Materials and methods
Eight-week-old male mice (ICR, Oriental Bio Service Inc., Nanjing, China) weighing 25–30 g were used in this study. Animals were housed in the Animal Core Facility of Nanjing Medical University. This study was approved by the Ethics Committee of Nanjing Medical University (No. IACUC1601090), and all animal experiments were performed in accordance with the Guidelines for Laboratory Animal Research set by Nanjing Medical University. Each experimental group contained nine mice.
TRPV4 agonist GSK1016790A, TRPV4 specific antagonist HC-067047 and cysteinyl aspartate-specific protease-1 (caspase-1) inhibitor Ac-YVAD-cmk were intracerebroventricularly (icv.) injected according to previous studies16. Mice were anesthetized and then placed in a stereotaxic device (Kopf Instruments, Tujunga, CA, USA). A guide cannula of 23-gauge stainless steel tubing was implanted into the right lateral ventricle (0.3 mm posterior, 1.0 mm lateral, and 2.5 mm ventral to bregma) and anchored to the skull with stainless steel screws and dental cement. Drugs were first dissolved in DMSO and then in 0.9% saline to a final volume of 2 µl with a final DMSO concentration < 0.2%. Drugs were injected using a 26-gauge stainless steel needle (Plastics One, Roanoke, VA). GSK1016790A (1 μM/mouse) was injected once daily for 3 consecutive days. Ac-YVAD-cmk (200 ng/mouse) was injected 30 min before GSK1016790A injection and subsequently injected once daily for 3 d. HC-067047 (10 μM/mouse) was injected 1 h after SE was terminated and then injected once daily for 3 d. The doses of the above antagonists or agonists were chosen as previously reported3,16.
Mice were intraperitoneally injected with pilocarpine (300 mg/kg) to induce SE17. Methylscopolamine (1 mg/kg) was injected 20 min before pilocarpine injection to antagonize peripheral muscarinic activity. Seizure severity was rated using the Racine scale as follows: category 1, immobility and facial twitch; category 2, head nodding; category 3, forelimb clonus; category 4, rearing; and category 5, rearing and falling18. SE was defined as the onset of category 4–5 seizures and was terminated after 2 h using diazepam (10 mg/kg). If animals did not develop category 4–5 seizures 30 min after pilocarpine injection, they were excluded from subsequent parts of the study. Control mice were injected with the same volume of saline.
Histological examination was performed 8 h after the last injection of GSK1016790A or HC-067047 or 3 d after the onset of SE. Mice were anesthetized and then transcardially perfused with ice-cold phosphate-buffered saline (PBS), followed by 4% paraformaldehyde. After the brains were removed, they were placed in fixative (4 °C) overnight and processed for paraffin embedding. Coronal sections (5 μm) were cut from the level of the hippocampus for toluidine blue staining. For glial fibrillary acidic protein (GFAP) and ionized calcium binding adapter molecule-1 (Iba-1) staining, the brains were coronally sectioned at 40 μm, and free-floating sections were incubated with primary antibodies against GFAP (Cat: MAB360, 1:1000, Millipore, Billerica, MA, USA) or Iba-1 (Cat: ab5076, 1:1000, Abcam, Cambridge, UK) overnight at 4 °C, followed by biotin-conjugated goat anti-mouse IgG (Cat: ab6788, 1:2000, Abcam, Cambridge, UK) and biotin-conjugated rabbit anti-goat IgG antibody (Cat: ab6740, 1:100, Abcam, Cambridge, UK). The surviving neurons, GFAP-positive (GAFP+) and Iba-1-positive (Iba-1+) cells were observed using a light microscope (Olympus DP70, Olympus Corporation, Tokyo, Japan) and counted as previously described3,19.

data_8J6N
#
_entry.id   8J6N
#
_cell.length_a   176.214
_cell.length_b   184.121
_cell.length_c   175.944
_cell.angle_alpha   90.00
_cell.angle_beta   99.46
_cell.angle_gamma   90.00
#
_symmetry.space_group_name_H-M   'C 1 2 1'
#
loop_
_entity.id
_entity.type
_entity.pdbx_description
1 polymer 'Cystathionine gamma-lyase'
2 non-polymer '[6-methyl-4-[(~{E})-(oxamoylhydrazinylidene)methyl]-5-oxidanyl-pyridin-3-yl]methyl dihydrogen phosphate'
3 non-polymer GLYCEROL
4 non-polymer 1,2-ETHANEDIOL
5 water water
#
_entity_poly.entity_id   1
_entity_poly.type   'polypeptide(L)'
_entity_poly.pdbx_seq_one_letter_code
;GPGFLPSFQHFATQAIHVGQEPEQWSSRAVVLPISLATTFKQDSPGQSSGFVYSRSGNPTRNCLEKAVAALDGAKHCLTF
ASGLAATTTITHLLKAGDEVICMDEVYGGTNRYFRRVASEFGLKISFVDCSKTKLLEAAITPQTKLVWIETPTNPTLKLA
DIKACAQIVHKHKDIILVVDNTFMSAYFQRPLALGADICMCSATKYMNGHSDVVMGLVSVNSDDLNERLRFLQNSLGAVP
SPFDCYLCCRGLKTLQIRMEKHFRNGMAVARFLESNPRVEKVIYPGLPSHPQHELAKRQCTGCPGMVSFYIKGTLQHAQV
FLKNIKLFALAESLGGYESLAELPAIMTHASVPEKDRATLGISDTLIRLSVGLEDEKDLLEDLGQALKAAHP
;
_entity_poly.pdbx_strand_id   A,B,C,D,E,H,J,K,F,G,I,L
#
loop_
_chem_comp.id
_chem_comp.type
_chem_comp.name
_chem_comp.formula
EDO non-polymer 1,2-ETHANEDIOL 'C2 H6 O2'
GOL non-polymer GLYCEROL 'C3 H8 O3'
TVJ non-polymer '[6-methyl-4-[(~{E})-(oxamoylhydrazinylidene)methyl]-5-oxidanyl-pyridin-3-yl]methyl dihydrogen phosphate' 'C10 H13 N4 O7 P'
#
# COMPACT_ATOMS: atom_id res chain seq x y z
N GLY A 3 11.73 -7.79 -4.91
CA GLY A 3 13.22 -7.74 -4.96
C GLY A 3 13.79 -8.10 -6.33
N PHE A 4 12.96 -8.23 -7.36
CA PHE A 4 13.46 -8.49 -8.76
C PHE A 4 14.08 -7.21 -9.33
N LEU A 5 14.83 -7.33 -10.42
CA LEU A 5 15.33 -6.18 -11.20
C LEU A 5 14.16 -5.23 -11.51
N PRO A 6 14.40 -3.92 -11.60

Western blot analysis
Western blot analysis was performed on hippocampal samples obtained 8 h after the last injection of GSK1016790A or HC-067047 or 3 d after the onset of SE. Hippocampal protein concentrations were determined by using a BCA Protein Assay Kit (Pierce, Rochford, IL, USA). Equal amounts of protein were separated by SDS-polyacrylamide gel electrophoresis and transferred to PVDF membranes. After blocking using 5% nonfat milk in Tris-buffered saline (TBS)/Tween-20, membranes were incubated with primary antibodies against nucleotide-binding oligomerization domain-like receptor pyrin domain containing 3 (NLRP3, Cat: bs-6655R, 1:1000, Beijing Biosynthesis Biotechnology Co., LTD, Beijing, China), apoptosis-related spotted protein (ASC, Cat: 10500–1-AP, 1:1000, Proteintech Group Inc., Wuhan, China), caspase-1 (Cat: 22915–1-AP, 1:1000, Proteintech Group Inc., Wuhan, China), GFAP (Cat: MAB360, 1:1000, Millipore, Billerica, MA, USA), Iba-1 (Cat: ab5076, 1:1000, Abcam, Cambridge, MA, USA), IL-1β (Cat: AF5103, 1:1000, Affinity Biosciences, Cincinnati, OH, USA), TNF-α (Cat: ab215188, 1:1000, Abcam, Cambridge, MA, USA), IL-6 (Cat: 17590–1-AP, 1:1000, Proteintech Group Inc., Wuhan, China) and glyceraldehyde-3-phosphate dehydrogenase (GAPDH, Cat: AP0063, Bioworld Technology, Minneapolis, MN, USA) at 4 °C overnight. After washing with TBST, the membranes were incubated with a HRP-labeled secondary antibody, developed using an ECL Detection Kit (Amersham Biosciences, Piscataway, NJ) and analyzed using ImageJ software (NIH). Hippocampal samples collected from the hemispheres of three mice were considered a set for Western blot analysis, and the summarized data represent the average of three experimental sets.